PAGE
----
The Wolf – Wild and Tame: Instructive Facts About the Largest and Most Ferocious of the Canine Family
The above headline and sub-head appeared in the Jan. 1, 1892 issue of The Saratoga Sun. Accompanying the headings were the following article and illustrations.
In its native state, the wolf is the largest and most savage of the canine group. It is so fierce, many of the older naturalists regarded it as utterly untamable. In countries where they abound, wolves destroy not only cattle and horses, but men.
The wolf is a very widespread animal, with slight variations in color and size. It extends from east Asia, through India and Europe to North America, having in all these countries the same ferocious character – killing, especially in the cold season, when much pressed by hunger.
But, the wolf taken young becomes perfectly tame, is attached to its master, learns to live with dogs and acquires from them the habit of barking, which is entirely unknown to it in the wild state.
Even when taken older, wolves may be tamed, and our engravings show the performances of a pack which have recently been exhibited in London.
Each of these animals, as may be seen, knows its own kennel and takes to it at command. They climb stairs at the order of the keeper and assume positions at command. They will leap onto the shoulders of their keeper and form vary striking tableaux.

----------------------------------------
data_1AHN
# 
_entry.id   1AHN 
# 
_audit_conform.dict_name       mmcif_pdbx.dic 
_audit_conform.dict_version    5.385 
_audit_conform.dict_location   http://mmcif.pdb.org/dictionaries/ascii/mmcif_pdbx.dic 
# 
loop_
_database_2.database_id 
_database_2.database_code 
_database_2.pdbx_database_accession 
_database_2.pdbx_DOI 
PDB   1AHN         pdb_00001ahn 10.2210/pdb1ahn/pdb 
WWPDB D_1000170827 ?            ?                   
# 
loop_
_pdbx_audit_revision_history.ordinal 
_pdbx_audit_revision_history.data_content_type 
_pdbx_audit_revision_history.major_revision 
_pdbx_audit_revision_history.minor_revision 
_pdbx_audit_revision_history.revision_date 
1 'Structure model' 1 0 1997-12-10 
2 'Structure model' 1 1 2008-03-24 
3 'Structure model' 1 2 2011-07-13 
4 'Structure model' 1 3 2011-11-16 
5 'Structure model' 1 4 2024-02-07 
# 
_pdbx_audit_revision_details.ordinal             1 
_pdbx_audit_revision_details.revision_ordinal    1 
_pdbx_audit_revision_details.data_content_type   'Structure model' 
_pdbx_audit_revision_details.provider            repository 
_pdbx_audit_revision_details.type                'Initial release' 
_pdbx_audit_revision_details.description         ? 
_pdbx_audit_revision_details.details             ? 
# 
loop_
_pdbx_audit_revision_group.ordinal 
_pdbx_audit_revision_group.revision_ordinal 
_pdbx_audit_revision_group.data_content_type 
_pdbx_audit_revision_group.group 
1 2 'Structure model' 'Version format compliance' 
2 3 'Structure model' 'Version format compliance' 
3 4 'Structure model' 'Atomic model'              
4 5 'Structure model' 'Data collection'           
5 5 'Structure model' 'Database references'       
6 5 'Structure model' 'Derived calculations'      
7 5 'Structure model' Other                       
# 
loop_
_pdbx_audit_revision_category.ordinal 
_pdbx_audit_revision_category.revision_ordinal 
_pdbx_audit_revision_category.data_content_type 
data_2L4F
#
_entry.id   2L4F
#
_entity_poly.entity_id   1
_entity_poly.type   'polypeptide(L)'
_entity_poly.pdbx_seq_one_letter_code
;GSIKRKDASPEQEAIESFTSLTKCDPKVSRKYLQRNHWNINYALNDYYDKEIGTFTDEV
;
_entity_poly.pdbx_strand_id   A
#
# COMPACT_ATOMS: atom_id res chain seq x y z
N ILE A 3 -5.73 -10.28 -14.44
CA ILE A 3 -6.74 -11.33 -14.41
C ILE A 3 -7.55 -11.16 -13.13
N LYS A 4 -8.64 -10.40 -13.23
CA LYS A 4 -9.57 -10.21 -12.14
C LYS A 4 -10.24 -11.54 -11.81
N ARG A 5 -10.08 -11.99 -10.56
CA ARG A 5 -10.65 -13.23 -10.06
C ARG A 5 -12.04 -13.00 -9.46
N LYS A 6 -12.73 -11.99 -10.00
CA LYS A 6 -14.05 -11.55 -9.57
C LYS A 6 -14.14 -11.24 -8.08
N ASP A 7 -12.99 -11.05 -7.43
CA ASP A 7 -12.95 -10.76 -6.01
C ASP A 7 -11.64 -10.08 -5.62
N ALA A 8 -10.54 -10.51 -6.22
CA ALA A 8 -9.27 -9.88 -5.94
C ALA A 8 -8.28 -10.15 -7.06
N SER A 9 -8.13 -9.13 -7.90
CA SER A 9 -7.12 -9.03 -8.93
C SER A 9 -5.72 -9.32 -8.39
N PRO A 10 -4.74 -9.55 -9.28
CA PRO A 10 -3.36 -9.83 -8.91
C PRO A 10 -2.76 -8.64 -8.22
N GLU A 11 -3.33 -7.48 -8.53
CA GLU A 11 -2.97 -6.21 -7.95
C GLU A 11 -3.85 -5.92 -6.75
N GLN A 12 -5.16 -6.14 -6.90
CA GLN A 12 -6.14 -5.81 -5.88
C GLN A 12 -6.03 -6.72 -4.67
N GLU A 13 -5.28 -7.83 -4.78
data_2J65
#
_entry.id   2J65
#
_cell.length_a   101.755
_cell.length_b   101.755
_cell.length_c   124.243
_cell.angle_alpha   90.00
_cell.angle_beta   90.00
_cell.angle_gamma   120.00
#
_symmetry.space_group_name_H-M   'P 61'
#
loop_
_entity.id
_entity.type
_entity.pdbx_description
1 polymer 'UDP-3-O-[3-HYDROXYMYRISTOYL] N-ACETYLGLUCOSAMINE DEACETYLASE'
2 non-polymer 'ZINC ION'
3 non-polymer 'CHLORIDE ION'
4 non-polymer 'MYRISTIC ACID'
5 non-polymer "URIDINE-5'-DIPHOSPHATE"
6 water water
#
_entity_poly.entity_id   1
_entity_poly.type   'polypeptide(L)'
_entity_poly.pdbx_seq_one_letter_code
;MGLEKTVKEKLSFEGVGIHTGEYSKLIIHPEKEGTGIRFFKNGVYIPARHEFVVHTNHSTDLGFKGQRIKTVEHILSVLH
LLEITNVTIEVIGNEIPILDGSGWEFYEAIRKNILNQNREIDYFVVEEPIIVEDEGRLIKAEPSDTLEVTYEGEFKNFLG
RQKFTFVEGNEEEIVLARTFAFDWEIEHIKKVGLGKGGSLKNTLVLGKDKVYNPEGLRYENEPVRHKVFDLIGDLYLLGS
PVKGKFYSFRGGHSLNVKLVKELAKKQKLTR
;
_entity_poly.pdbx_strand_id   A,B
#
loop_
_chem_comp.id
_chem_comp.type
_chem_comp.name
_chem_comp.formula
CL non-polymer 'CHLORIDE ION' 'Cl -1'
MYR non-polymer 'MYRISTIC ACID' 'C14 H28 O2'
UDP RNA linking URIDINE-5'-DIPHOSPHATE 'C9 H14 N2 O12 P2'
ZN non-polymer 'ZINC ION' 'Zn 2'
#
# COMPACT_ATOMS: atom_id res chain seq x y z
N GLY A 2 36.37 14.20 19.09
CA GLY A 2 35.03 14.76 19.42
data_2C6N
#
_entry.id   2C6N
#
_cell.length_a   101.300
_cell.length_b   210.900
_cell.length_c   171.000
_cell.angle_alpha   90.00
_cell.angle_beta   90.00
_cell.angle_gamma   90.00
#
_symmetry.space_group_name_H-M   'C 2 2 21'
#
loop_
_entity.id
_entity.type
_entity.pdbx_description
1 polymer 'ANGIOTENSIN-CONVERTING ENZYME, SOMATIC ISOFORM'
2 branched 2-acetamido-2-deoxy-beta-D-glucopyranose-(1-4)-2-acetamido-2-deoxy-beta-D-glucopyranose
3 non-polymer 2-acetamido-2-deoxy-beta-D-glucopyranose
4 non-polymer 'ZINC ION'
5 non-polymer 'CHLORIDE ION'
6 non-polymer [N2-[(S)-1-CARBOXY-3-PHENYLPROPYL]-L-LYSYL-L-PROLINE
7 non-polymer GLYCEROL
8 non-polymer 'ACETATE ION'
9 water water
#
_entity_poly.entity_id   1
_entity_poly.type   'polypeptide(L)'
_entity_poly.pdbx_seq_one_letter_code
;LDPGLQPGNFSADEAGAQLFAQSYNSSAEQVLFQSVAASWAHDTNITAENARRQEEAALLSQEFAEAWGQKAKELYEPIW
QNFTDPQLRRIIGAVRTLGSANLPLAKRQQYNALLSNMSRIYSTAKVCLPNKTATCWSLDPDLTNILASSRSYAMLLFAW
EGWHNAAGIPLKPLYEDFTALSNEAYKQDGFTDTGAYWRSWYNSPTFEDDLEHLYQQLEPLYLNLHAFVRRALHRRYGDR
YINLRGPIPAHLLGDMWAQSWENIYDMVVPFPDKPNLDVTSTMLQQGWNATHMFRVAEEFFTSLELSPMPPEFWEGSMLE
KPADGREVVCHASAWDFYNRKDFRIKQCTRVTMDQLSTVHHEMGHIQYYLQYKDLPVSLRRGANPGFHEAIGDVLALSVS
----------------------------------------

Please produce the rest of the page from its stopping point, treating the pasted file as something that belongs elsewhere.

The wolf, which is one of the origins from which the domesticated dog has doubtless sprung, is, needless to say, a most intelligent animal, and hence, it can be tamed by appealing to its mental faculties. At the same time, as in the case of dogs, it must be impressed with the sense of the superior qualities of its master.
There is no doubt the instincts of the wolf reappear from time to time in its descendants, the domestic dog, and the actions of no untamed wolf can be more terrible than some of the accounts one occasionally reads of savage and mad dogs.
After scanning this issue of the newspaper and several others, it couldn’t be determined if the performances of the wolves were ever held in Wyoming or other parts of the U.S.